On 9TH March, 2018 the second season of #BlogchatterWritFest kick started with much aplomb. The day’s session began with an hour long Twitter chat with Publisher and Writing Coach, Dipankar Mukherjee aka @DMSpeaks who discussed the ‘Elusive Book Deal.’ Bloggers, writers and aspiring authors tuned in from across the country and abroad to learn, share, engage with the community and grab their nuggets of wisdom.

Below is a recap of the chat.

The chat began with five questions on the topic of book deals for the first 30 minutes, followed by an open house. The session began with the participants talking about an achievement in their lives which they are particularly proud of. Dipankar shared Readomania’s success story of working with debut authors and guiding them in their writing. While most answers were about meeting writing goals, bringing out books into the world, and turning passion into profession, Gayatrii’s input that it’s still too early to count on laurels and there’s much to do in life ahead, stood out.



The next question was the three things that a piece must have in order to make the cut for publishing. Everyone agreed that good writing should be error free, well-edited and reviewed, and should connect with the readers. “Reader needs an escape and the writing should be able to provide it,” Richa (@richa_singh) emphasized. Another highlighted how a good manuscript needs time and effort. The discussion also spoke about the importance of beta-reading to receive feedback and reviews.

The discussion moved forward to talk about the difference between a piece of work that gets published and one that doesn’t. Disha (@Dishki) pointed that if writing fails to arouse readers’ interest, it doesn’t get published, and even if it does, there are rarely any takers. Dipali (@dibbi18) had thoughts on the similar lines: if the writer fails to stir emotions and conviction in the heart of the reader, it doesn’t go far. Dipankar clarified here, “your writing will appeal only like minded people, your reader base.” And that there are other reasons to not getting published as well: the publisher doesn’t have a slot, or the genre is something the publisher doesn’t work with, or the writing does not abide with the principles of the publishing house.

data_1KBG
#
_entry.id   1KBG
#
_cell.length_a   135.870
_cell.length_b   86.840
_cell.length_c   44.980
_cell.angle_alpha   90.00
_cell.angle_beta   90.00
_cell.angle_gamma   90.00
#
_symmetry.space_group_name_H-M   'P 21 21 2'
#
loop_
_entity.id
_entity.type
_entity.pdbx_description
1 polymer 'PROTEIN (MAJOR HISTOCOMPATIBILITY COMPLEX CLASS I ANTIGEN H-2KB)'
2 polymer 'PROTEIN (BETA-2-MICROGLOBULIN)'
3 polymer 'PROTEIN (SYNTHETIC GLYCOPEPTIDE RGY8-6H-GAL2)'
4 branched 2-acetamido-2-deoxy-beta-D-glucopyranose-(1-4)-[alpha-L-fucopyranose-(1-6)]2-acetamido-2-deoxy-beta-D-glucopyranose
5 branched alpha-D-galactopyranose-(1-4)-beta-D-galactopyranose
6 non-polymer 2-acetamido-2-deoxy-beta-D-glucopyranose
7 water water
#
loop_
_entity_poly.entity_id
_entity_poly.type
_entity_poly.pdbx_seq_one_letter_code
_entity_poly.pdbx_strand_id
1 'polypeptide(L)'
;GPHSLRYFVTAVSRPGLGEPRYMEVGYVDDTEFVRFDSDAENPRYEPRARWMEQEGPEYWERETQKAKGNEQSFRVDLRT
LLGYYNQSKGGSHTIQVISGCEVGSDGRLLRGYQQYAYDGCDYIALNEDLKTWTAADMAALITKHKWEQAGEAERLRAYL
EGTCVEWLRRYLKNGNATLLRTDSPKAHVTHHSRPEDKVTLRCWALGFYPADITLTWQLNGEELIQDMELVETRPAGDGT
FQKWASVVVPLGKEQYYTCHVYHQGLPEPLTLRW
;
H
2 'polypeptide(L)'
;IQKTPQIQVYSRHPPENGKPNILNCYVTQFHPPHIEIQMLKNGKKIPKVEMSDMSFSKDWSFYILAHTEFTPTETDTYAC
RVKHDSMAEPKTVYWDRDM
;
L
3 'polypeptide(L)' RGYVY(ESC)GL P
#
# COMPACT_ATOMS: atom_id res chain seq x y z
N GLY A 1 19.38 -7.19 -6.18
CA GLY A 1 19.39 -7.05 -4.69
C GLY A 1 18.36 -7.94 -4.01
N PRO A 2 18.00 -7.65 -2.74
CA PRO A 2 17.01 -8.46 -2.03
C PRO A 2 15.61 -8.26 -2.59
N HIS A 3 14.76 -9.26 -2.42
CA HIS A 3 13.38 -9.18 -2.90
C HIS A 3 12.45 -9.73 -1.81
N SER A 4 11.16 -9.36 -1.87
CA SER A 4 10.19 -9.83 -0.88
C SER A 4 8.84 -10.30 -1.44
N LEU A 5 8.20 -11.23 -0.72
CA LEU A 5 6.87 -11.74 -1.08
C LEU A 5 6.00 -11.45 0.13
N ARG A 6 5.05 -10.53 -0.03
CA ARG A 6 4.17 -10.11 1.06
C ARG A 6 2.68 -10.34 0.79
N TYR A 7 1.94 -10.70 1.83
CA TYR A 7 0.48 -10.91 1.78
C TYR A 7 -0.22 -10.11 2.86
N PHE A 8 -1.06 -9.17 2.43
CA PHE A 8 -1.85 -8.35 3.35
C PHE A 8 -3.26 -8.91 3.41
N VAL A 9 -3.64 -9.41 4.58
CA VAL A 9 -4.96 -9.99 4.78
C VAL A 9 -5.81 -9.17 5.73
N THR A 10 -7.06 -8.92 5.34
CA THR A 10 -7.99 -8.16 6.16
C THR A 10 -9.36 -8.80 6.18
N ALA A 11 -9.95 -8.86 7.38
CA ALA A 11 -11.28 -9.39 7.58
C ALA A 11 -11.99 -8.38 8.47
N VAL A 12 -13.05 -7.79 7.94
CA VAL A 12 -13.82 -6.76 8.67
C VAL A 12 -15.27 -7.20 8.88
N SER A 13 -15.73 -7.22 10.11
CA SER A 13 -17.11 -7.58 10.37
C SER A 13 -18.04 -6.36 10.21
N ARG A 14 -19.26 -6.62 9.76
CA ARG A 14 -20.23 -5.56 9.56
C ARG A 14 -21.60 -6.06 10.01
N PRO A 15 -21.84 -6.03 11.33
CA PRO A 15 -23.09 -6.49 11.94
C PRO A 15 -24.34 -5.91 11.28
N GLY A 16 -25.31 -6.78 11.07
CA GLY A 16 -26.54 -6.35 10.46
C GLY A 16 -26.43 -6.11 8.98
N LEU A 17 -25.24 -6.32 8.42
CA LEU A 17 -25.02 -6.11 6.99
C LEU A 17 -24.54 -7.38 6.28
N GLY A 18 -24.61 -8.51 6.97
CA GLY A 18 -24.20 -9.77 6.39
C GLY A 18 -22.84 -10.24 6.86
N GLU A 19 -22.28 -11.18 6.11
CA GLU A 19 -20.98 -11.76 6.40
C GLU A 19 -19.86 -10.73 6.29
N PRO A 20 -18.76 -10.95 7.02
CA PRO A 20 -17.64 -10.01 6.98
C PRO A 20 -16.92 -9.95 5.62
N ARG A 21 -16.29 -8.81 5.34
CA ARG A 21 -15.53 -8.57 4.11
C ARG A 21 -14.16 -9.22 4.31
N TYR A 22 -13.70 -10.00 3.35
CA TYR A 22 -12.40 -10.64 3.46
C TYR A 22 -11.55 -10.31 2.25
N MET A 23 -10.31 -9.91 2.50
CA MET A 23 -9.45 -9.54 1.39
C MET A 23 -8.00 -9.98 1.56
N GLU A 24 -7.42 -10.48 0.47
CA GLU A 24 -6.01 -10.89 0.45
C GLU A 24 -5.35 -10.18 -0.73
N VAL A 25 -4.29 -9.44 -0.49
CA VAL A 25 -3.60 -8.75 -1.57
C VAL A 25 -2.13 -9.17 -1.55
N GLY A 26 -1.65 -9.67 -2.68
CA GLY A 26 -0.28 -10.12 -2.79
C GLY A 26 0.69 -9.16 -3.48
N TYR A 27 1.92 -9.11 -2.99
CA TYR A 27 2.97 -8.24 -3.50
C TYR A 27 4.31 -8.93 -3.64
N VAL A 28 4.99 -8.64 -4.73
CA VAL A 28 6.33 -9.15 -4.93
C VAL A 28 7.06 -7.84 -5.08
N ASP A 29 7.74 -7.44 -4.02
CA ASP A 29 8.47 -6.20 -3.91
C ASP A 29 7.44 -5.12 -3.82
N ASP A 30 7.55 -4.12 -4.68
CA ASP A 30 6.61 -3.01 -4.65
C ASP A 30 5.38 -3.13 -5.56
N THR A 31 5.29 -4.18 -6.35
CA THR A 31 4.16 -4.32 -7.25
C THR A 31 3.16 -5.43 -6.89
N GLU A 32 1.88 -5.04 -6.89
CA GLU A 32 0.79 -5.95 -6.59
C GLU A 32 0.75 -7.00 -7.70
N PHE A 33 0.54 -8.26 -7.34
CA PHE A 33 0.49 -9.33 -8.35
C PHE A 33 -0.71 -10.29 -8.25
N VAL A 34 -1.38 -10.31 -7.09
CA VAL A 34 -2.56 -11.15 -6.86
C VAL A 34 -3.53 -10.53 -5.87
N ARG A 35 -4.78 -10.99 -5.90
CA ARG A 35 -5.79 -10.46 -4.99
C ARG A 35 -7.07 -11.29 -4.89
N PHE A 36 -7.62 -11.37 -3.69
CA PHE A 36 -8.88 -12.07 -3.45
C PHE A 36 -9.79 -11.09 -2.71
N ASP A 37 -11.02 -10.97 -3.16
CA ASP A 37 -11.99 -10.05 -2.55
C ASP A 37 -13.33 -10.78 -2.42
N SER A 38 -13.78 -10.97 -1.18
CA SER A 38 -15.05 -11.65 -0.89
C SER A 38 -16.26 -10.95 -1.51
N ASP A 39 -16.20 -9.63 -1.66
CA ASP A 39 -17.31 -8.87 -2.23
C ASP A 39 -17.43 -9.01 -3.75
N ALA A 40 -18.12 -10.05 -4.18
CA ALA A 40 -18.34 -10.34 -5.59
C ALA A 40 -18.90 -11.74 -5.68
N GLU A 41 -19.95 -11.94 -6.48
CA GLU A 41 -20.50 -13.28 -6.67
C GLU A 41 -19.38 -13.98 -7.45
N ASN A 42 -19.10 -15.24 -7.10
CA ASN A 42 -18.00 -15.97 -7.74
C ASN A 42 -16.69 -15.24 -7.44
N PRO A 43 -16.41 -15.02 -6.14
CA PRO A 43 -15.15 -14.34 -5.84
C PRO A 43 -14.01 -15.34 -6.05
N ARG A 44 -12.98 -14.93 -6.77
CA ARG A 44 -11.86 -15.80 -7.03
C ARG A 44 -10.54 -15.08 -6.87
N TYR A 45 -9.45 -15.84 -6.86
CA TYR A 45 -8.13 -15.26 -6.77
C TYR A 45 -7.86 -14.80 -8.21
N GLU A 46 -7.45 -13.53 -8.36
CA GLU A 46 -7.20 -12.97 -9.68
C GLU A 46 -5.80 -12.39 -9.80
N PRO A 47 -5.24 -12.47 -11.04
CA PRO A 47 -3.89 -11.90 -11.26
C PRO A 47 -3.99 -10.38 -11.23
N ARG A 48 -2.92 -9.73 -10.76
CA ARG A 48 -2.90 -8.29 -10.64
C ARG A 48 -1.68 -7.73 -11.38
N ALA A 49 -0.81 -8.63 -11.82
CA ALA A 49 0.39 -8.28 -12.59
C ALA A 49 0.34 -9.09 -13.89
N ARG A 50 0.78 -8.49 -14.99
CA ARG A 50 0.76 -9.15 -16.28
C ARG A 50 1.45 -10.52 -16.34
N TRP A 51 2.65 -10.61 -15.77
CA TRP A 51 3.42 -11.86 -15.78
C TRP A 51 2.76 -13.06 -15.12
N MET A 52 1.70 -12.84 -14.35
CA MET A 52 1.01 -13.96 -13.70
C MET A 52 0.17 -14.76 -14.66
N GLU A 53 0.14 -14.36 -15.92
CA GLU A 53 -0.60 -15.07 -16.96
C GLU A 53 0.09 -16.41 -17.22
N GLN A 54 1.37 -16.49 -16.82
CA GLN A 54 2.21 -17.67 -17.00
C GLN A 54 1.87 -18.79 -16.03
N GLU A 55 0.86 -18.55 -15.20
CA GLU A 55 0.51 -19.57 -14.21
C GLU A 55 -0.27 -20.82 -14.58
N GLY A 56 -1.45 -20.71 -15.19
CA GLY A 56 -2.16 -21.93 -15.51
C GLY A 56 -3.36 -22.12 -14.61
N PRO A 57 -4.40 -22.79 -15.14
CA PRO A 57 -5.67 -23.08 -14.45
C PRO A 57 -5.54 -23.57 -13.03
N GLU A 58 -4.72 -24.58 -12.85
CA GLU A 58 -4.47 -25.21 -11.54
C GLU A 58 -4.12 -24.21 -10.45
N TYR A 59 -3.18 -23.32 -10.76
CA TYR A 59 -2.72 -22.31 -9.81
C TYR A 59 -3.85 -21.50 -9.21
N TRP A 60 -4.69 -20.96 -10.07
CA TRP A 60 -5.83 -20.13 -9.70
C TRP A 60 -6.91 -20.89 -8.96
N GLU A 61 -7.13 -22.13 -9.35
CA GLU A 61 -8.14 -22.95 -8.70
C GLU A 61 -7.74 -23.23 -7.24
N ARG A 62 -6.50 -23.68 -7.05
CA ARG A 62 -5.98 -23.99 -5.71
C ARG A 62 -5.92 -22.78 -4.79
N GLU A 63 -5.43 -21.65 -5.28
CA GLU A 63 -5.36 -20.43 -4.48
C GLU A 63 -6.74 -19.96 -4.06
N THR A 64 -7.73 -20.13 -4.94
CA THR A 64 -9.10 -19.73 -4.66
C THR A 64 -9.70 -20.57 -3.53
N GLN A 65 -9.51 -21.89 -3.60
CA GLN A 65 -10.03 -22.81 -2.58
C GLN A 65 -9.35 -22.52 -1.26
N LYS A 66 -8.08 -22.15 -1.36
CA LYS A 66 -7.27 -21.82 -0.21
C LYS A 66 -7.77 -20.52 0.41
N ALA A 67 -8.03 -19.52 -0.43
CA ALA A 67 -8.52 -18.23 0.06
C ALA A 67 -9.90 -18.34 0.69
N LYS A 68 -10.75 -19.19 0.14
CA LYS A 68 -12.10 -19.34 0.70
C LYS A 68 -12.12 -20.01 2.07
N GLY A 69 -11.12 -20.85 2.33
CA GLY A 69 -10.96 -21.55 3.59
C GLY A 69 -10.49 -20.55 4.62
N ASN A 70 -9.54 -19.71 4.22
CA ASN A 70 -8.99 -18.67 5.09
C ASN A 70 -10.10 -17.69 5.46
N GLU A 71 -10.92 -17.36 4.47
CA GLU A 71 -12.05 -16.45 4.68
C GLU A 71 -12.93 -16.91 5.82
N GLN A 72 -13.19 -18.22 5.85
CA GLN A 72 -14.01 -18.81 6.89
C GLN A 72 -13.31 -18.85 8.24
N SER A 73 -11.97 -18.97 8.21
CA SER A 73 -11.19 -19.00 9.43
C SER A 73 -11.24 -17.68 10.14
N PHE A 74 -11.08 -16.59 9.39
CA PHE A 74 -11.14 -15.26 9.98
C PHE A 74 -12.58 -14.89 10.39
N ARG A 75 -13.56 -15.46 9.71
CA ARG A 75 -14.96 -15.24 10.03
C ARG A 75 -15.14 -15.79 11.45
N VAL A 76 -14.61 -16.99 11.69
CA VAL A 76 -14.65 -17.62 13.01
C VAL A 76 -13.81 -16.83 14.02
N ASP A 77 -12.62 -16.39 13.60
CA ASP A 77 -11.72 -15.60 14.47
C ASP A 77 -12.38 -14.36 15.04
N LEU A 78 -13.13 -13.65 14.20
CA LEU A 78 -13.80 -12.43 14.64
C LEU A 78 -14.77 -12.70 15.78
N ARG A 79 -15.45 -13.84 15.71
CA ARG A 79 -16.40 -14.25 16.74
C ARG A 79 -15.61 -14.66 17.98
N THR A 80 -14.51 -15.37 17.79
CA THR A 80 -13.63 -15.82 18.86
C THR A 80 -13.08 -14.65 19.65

While answering what vision he has in mind when reading a manuscript, Dipankar stressed that the manuscript should enrich the readers’ life since the reader spends money and time to buy and read the book. Tarang (@TarangSinha) had clear answers for this one.


The discussion ended on an interesting note: Pet Peeves- three things the participants thought writers should stop doing.

The open house too saw interesting questions by community and equally noteworthy answers by the guest. Nidhi (@Nidgratefulsoul) asked tips for writing short stories.

Sonia (@soniasmusings) asked about the symbiotic relationship between a publisher and author, especially when both are new in their field of work.

The chat session ended on an enthusiastic note, with lots of knowledge shared, and wisdom collected, focusing more on the hard work it requires landing that elusive book deal. It was a reality check for bookish dreams.

The Elusive Deal Twitter Chat with Dipankar Mukherjee was one of our sessions at Blogchatter Writing Festival. We have many more different author-sessions planned ahead under same. You can screenshot the below Schedule: 

Or simply add the complete Calendar to your phone – so you never miss a thing from us! More details here: Calendar